US 7665344 B2
A device for testing exhaust emissions of an internal combustion engine utilizing wireless real time data transfer to permit outdoor testing via an indoor base station. A hand portable display device provides instructions to an operator, and a gas sensor/analyzer detects combustion gas content. The base station, display device and sensor/analyzer preferably communicate by radio.
1. A device for testing the exhaust emissions of an internal combustion engine comprising a base station having respective docking ports for a portable exhaust gas sensor adapted for positioning at the exhaust gas outlet, and for an in-vehicle hand portable display device having a data input terminal comprising a keypad, wherein said base station, gas sensor and display device each include a wireless real-time data transmitter and receiver whereby data concerning the exhaust gases can be transmitted and received therebetween during an exhaust emissions test, and
wherein said gas sensor and display device are detachable from said base station for independent use and each include power packs to provide the necessary power when they are remote from the base station.
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11. A device for testing the exhaust emissions of an internal combustion engine comprising: a base station, a remote exhaust gas sensor, and a remote hand portable display device having a data input terminal comprising a keypad, each being detachable from the base station for independent use, wherein said base station, sensor and display device further include at least one of a radio transmitter and receiver whereby data can be transmitted and received therebetween.
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This invention relates to a test device for an internal combustion engine, and particularly though not exclusively to a device for analysing exhaust gas.
Environmental considerations require that exhaust emissions of internal combustion engines are maintained within predetermined limits. In many cases such limits are the subject of specific legislation.
In the case of motor vehicles, exhaust emission levels are checked at the periodic test of fitness for use. In the UK such a test is performed annually for each year after the third from initial vehicle registration. Such a test is necessary in order to ensure that a deterioration in exhaust emissions is corrected at the earliest opportunity.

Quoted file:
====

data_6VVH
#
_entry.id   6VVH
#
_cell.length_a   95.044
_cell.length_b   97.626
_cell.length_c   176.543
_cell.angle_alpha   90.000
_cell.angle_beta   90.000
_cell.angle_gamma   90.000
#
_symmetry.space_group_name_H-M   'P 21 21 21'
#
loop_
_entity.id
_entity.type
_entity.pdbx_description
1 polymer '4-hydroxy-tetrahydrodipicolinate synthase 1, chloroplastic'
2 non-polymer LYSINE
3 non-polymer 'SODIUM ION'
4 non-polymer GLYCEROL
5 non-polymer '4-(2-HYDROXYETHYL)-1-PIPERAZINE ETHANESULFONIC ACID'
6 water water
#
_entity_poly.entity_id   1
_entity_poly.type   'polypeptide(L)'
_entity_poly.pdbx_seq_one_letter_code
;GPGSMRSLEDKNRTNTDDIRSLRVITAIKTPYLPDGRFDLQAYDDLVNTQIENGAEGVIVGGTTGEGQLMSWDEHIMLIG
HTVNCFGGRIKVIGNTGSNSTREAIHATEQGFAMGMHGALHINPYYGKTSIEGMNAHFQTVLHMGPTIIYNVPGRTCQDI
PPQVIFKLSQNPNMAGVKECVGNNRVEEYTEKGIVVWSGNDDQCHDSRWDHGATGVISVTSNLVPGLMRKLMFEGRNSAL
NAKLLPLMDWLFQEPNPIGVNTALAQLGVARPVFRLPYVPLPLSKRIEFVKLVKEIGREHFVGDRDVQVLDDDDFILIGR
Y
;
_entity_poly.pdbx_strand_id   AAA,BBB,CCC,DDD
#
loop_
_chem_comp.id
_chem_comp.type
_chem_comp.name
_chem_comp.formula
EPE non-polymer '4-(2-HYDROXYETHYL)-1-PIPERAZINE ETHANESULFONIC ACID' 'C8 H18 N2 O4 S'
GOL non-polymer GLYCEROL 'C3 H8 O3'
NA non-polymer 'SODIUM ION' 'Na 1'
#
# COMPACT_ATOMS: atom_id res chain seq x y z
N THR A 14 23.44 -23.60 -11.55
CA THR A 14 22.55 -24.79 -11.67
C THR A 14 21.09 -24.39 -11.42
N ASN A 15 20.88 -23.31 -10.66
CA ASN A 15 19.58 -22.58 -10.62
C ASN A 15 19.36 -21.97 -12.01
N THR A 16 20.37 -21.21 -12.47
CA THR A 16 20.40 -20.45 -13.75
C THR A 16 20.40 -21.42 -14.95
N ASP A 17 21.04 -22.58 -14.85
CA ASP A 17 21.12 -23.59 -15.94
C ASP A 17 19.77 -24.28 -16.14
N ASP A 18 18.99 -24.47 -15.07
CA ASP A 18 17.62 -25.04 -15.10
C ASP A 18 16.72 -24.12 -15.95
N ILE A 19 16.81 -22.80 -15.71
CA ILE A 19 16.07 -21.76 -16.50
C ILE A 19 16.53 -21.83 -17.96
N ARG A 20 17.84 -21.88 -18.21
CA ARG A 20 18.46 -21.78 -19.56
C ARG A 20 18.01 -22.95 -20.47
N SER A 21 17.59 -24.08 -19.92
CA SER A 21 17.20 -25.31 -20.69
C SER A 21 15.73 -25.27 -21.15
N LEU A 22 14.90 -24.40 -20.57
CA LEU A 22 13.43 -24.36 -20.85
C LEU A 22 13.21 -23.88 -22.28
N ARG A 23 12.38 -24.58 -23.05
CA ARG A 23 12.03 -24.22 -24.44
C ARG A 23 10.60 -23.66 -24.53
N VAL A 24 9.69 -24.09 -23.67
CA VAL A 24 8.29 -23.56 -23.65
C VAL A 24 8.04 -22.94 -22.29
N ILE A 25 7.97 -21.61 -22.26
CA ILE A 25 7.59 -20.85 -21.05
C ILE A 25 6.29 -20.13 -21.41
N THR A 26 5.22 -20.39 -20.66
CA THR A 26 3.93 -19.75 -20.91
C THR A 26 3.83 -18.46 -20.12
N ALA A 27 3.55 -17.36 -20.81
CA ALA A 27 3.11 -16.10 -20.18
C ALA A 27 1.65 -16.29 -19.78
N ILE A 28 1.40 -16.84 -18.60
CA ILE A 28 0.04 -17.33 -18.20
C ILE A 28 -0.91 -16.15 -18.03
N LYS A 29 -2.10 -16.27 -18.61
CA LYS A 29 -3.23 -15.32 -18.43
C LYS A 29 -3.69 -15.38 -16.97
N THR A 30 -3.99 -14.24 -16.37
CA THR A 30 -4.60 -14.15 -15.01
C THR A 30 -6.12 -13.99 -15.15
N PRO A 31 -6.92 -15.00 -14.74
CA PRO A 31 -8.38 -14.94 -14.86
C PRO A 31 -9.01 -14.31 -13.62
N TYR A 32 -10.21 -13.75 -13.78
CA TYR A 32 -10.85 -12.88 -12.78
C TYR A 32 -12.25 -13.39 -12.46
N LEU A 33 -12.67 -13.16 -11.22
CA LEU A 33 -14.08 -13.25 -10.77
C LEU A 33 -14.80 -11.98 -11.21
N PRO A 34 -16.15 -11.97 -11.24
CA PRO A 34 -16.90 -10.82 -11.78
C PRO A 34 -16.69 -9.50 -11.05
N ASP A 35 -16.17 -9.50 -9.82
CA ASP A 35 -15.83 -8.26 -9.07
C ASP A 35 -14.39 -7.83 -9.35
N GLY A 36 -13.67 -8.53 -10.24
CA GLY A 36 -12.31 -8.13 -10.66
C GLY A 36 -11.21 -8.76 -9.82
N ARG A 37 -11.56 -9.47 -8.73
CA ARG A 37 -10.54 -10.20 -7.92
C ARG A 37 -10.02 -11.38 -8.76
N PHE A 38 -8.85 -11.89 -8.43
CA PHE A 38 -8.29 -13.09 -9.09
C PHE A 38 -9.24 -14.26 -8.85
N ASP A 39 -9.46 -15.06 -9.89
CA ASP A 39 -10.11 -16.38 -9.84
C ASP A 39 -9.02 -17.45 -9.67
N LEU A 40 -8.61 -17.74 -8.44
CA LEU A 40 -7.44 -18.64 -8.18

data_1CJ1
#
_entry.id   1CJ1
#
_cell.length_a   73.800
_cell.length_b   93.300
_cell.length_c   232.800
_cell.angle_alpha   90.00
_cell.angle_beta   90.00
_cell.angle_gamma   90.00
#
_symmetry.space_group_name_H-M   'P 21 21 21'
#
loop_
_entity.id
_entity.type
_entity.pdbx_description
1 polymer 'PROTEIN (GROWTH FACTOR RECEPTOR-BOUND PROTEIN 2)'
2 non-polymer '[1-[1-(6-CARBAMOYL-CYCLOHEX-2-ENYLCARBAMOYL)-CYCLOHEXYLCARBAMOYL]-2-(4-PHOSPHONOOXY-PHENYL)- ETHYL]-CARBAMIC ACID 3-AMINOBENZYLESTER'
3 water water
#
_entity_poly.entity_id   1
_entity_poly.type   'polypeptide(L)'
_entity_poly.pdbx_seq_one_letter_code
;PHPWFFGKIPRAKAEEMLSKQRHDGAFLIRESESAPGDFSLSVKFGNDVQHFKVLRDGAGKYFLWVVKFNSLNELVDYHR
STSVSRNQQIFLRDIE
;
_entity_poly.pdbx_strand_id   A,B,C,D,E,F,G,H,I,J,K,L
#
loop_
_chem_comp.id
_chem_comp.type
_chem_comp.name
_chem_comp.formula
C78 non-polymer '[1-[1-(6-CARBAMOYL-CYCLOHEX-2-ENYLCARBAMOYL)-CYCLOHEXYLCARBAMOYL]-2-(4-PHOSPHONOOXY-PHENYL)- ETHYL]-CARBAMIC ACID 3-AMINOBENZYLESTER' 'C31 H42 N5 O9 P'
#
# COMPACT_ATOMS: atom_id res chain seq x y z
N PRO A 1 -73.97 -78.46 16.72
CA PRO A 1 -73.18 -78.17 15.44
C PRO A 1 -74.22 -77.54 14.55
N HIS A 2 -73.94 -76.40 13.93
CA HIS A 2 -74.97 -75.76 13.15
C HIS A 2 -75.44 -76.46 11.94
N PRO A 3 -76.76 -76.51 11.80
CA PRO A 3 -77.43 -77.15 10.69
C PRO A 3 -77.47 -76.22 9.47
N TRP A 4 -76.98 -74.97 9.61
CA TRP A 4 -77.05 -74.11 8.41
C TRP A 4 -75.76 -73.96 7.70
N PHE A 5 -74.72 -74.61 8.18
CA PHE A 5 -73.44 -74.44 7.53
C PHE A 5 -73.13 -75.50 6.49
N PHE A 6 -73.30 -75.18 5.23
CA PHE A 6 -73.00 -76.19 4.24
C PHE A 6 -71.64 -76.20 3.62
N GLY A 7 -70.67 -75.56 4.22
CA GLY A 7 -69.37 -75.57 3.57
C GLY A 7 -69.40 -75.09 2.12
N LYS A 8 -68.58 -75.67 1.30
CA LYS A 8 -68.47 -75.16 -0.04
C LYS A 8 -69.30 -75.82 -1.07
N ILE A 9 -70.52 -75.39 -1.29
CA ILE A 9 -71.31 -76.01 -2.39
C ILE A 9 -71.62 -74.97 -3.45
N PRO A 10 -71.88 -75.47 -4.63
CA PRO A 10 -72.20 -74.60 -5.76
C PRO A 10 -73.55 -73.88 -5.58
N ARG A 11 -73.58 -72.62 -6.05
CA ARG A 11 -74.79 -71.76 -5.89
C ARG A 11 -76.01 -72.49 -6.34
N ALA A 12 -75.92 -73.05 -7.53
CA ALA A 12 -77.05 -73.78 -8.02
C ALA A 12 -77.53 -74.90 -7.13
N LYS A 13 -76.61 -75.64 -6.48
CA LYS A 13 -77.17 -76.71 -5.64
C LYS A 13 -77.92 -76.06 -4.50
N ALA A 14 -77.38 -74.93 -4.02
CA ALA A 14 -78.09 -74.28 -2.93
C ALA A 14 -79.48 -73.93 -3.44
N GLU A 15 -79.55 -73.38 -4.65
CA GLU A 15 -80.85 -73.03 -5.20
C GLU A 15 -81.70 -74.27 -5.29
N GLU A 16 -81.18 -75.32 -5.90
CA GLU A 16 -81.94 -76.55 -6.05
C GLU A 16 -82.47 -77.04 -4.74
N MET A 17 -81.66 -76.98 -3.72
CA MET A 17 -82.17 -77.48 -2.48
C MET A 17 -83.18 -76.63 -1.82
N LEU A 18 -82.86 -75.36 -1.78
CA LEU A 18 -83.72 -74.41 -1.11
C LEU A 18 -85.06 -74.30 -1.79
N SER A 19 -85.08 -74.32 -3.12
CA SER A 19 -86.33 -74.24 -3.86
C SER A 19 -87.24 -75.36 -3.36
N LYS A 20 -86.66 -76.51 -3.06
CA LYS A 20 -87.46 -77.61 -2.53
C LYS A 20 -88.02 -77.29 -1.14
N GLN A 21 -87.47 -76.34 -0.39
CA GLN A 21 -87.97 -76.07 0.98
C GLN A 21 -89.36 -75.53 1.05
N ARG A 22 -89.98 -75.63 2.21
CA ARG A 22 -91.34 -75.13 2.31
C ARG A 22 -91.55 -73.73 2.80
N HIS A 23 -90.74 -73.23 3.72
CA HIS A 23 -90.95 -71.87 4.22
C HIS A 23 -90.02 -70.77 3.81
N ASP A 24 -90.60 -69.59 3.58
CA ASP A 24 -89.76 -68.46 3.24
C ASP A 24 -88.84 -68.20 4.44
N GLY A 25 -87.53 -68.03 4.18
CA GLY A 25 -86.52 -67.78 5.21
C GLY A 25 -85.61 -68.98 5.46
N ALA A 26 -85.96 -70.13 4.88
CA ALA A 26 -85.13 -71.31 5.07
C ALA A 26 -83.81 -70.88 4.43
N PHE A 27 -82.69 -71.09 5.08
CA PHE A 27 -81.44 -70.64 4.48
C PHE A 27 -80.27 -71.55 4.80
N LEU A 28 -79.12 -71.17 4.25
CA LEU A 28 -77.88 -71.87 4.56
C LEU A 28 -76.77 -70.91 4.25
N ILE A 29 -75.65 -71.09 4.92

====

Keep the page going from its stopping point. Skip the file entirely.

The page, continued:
Different tests may be specified according to national legislative requirements, and according to the type of internal combustion engine. In particular, the exhaust emissions of gasoline and diesel engine have different characteristics. In the case of diesel engines particulate emissions are of particular concern since in high concentrations they may be carcinogenic. One method of detecting high exhaust emissions is to measure the opacity of a gas sample, such as in the smoke test of a diesel engine.
A typical fitness for use test is carried out within a closed building and comprises detailed examination of the vehicle structure. Emissions testing requires the vehicle engine to be running, and the specified test procedure may require the engine to run for several minutes, and be subjected to successive accelerations. It will be understood that these procedures inevitably produce exhaust emissions, which may be heavily fuel laden in the case of no load accelerations.
It would be desirable for the emissions part of the vehicle test to be performed out of doors, or with the vehicle exhaust connected to an extractor system. This is often considered impractical because in the first case space requirements may be limited, and in cold weather it is undesirable to continually open and close the workshop doors. In the second case an extractor may influence engine performance by reducing or increasing back pressure on the exhaust.
Furthermore many test procedures require the tester to follow a predetermined test routine displayed on a control device, for example a dedicated processor with display, or a personal computer. For obvious reasons it is not convenient to continually move such equipment from inside a building to outside, and back.
A further significant problem is that of communicating signal readings from exhaust gas sensor to a base station having the necessary controls and print function. The gas sensor is typically hard wired to the base station, and the usual flexible lead is both vulnerable to damage and likely to present a tripping danger for personnel. Plainly the provision of a longer lead for outside testing increases both of these risks substantially. As mentioned above this solution is somewhat impractical if test procedures are displayed inside the building.